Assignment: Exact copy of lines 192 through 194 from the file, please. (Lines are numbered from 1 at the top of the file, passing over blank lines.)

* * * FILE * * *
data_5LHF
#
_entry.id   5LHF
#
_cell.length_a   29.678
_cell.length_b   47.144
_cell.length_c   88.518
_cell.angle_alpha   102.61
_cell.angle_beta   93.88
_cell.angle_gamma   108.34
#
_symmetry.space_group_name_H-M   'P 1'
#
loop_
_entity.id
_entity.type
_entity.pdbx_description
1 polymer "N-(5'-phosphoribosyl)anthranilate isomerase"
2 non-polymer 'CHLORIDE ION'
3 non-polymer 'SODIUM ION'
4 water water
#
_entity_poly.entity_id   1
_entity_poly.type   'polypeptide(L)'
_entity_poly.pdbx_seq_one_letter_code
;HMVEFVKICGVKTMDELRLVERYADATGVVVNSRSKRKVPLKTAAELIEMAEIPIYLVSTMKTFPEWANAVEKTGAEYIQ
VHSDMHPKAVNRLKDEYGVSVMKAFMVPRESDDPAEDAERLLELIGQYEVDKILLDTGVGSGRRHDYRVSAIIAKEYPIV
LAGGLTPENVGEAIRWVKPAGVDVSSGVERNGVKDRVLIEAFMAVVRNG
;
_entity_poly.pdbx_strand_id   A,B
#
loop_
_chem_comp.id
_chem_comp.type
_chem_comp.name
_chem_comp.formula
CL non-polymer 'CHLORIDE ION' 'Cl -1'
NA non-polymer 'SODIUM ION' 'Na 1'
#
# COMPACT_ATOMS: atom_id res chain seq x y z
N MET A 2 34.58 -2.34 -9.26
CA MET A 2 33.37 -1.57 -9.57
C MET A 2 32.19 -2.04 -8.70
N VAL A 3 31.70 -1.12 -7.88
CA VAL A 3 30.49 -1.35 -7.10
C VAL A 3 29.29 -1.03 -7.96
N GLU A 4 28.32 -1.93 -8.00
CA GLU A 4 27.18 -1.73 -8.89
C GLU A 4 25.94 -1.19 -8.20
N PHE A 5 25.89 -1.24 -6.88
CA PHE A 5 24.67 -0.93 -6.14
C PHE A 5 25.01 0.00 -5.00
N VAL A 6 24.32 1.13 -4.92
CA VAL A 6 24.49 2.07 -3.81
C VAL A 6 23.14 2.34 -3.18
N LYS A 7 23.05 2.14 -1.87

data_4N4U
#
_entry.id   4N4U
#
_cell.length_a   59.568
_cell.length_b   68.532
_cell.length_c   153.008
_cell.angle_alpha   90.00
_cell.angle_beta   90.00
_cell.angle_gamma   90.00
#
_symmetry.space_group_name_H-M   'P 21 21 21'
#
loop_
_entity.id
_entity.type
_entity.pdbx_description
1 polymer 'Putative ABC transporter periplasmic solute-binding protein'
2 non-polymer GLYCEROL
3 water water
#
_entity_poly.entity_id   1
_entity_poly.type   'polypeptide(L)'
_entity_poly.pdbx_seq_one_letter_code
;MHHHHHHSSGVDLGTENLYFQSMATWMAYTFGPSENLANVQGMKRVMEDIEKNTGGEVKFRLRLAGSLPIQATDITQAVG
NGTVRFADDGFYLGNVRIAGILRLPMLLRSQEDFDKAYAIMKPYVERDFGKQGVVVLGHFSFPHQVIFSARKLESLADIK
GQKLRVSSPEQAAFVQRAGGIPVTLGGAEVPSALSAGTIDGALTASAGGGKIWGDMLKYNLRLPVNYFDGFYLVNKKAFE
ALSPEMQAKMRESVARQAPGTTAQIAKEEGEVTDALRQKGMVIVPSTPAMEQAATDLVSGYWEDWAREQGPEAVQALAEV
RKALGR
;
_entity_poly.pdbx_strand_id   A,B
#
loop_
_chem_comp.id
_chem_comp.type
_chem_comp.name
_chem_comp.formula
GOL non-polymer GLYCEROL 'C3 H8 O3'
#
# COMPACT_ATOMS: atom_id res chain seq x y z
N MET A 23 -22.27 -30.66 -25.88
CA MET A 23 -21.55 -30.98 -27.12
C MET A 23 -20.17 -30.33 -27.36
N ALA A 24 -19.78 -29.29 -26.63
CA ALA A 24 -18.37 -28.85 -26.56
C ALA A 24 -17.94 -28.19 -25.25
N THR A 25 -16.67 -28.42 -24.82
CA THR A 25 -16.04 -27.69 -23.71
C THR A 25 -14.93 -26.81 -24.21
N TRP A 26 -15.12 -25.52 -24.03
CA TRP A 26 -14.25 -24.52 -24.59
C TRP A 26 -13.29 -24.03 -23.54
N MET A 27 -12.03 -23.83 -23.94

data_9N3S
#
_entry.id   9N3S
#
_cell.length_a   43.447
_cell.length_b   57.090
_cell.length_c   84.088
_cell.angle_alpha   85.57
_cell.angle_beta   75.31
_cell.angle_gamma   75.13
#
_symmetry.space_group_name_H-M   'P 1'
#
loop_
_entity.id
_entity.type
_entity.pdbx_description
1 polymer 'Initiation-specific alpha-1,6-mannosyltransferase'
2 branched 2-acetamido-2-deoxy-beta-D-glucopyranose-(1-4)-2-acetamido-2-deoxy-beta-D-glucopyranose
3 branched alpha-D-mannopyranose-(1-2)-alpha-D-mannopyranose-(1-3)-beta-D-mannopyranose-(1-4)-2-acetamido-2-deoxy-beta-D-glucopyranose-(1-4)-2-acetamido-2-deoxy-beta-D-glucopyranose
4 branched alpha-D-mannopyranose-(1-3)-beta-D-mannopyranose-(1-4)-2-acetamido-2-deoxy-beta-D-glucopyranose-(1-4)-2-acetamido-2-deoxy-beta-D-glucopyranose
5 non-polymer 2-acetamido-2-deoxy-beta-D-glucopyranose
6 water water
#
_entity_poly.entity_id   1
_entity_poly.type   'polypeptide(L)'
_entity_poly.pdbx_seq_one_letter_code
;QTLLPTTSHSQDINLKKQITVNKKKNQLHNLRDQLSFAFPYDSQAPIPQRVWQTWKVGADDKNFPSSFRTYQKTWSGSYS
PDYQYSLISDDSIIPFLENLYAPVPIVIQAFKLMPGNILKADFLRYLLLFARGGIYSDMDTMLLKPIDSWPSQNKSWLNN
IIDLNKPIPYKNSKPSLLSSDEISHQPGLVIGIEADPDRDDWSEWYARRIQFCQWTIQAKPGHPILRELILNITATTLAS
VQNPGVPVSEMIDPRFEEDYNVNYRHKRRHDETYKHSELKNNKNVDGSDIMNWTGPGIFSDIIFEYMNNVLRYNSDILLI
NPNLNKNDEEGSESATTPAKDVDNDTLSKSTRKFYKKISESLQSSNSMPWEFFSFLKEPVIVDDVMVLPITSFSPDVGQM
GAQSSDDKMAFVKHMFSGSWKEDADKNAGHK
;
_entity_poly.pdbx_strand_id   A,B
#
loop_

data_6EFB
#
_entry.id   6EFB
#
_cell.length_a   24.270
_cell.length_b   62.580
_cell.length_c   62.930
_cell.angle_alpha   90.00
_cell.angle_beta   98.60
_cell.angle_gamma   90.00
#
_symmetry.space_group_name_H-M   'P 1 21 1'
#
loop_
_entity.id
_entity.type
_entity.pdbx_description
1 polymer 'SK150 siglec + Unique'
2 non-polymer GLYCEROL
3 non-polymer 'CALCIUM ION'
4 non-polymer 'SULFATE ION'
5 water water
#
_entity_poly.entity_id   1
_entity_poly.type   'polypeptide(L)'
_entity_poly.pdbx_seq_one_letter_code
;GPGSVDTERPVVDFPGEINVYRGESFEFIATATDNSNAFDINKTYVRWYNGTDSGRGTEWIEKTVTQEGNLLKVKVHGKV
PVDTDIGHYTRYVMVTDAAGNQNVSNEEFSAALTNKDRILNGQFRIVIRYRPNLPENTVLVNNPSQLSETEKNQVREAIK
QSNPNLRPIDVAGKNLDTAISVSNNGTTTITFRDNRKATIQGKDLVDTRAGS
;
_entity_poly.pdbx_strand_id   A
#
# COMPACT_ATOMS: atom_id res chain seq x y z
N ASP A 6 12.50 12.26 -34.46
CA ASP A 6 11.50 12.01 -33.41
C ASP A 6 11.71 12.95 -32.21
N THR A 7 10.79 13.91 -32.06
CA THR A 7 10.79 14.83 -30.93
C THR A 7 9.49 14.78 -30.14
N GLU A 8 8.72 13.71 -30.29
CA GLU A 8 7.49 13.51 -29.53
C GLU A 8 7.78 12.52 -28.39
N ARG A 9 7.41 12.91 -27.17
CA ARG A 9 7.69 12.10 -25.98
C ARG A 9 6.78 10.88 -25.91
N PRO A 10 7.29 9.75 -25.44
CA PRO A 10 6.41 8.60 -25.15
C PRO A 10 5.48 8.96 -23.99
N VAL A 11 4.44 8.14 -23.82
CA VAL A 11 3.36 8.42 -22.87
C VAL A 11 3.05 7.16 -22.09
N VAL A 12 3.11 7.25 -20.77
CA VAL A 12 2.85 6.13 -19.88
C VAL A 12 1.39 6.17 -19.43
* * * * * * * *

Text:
N PRO A 10 7.29 9.75 -25.44
CA PRO A 10 6.41 8.60 -25.15
C PRO A 10 5.48 8.96 -23.99